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Robot Picks Up Dead Birds In Poultry Barns
Chicken producers will soon have help clearing dead birds from their production houses with a robot from Dynamic Motion. Average mortality in a large confinement setup is estimated at 3 to 5 percent, or 1,500 birds in a 50,000-head operation.
“I got the idea when Costco was first planning to build a chicken processing plant and production barns in our area,” says Scott Niewohner, Dynamic Motion. “A cousin said he was interested in raising birds for them, but didn’t want to deal with dead birds.”
Niewohner is a self-employed problem solver, having built a lot of machinery. It was something he wanted to pass on to his son Lucas as he helped him expand his technical skills.
“He is a computer whiz, but there was no technology beyond the core curriculum at his high school,” says Niewohner. “I wanted to challenge him to work with microprocessors and code.”
Niewohner initially worked with a friend with the needed technical skills. While the friend wrote most of the code to operate the robot’s cameras, Niewohner’s son made needed changes and is now handling all programming.
The result is a machine on tracks about the size of a wheelchair. A tined loader picks up dead birds, drops them in a tray for later dumping.
As it travels through the barn, a row of small discs stirs the bedding. The litter tilling was a first step in the robot’s development as Niewohner researched poultry barn conditions.
“If you can keep bedding turned, it helps maintain animal health,” explains Niewohner.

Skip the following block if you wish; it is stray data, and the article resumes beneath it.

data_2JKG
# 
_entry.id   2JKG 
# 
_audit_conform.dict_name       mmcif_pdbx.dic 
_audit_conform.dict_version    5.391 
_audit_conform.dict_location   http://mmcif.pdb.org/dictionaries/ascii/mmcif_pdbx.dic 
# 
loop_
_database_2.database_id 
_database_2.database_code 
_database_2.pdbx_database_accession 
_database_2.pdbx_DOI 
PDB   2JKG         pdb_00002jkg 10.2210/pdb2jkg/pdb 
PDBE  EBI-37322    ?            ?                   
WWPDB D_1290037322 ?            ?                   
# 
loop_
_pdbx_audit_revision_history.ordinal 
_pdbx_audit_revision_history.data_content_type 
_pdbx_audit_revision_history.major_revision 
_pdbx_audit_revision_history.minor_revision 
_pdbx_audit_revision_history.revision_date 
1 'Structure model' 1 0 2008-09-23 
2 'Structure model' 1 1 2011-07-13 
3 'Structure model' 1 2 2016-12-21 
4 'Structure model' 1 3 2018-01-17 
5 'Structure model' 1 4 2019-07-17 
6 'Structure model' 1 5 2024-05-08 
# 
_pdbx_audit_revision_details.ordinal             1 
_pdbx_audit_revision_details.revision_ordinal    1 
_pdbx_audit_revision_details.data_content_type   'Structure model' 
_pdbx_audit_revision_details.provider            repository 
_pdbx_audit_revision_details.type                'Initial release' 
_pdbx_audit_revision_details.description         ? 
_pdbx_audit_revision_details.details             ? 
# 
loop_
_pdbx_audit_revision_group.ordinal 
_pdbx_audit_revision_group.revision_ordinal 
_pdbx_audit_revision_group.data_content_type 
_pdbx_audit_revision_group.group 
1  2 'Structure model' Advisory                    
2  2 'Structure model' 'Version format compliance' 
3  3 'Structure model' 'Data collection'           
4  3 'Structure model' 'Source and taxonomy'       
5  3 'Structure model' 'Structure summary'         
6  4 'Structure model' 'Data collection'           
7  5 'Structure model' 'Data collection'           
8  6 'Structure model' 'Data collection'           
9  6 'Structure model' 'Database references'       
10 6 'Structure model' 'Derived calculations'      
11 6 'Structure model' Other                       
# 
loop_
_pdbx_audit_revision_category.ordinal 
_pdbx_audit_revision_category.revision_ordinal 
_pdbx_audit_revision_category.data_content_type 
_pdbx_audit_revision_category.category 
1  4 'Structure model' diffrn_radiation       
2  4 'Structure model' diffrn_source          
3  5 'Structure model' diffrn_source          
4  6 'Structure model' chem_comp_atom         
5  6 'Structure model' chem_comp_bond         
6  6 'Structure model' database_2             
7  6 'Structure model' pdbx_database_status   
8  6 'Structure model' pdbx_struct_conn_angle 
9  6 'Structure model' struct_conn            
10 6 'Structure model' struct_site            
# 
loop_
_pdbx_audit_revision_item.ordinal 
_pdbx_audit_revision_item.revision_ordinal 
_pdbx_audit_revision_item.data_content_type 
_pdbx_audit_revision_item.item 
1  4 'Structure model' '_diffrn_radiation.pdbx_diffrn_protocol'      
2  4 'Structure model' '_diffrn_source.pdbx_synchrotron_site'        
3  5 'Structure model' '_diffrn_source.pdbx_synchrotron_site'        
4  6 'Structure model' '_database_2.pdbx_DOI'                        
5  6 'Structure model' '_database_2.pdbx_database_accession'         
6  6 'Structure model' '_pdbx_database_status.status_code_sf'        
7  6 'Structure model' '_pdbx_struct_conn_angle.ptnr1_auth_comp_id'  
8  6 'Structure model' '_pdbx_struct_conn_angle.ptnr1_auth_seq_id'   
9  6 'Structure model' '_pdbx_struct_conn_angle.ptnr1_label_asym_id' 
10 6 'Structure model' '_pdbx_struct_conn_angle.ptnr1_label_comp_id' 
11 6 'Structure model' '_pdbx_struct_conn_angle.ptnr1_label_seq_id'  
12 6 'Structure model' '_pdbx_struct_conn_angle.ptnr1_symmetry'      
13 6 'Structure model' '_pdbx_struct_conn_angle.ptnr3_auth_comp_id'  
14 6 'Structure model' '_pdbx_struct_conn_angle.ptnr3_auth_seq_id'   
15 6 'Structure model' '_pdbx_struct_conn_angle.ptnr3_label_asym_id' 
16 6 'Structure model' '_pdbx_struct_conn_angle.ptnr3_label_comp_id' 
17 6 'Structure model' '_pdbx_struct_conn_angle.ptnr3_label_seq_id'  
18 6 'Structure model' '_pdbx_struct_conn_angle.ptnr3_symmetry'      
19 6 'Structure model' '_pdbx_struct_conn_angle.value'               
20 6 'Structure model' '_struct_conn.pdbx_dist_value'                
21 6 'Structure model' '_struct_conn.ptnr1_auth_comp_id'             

They entered the prototype in the Ag Tech Innovation Competition at the Nebraska Power Farming Show this past November. The judges liked what they saw and awarded the company the $5,000 Peoples Choice award and the $20,000 grand prize.
The chicken robot is still in the prototype stage as Niewohner and his son refine the computer vision and other features needed for bird recovery.
Niewohner hopes to bring it to market within 12 mos. Meanwhile it is being used in poultry barns. One of the challenges, he explains, is to scare the birds away from the machine, but not scare them too much.
“We have half a million birds within 20 miles, and we have gone through biosecurity training so we can go in and test anytime we want,” says Niewohner. “We want to have a fully functioning prototype and then find 5 to 10 early adopters to put it to work.”
Niewohner is looking for someone with the right skills to help complete the project and grow with the company.
Niewohner is already working on variations of the original prototype. They include a smaller, more compact version for chicken barns and a larger version for turkey producers. He also has a version that is designed to power wash hog barns.
Meanwhile Niewohner’s secondary goal has been met. His son continues to be involved in every aspect of the robot’s development.
“It is awesome seeing the light bulb go on as he works with a problem,” says Niewohner.
Contact: FARM SHOW Followup, Dynamic Motion, 19994 County Road 19, Herman, Neb. 68029 (ph 402 616-4924; dynamicmotion127@gmail.com).

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2020 - Volume #44, Issue #2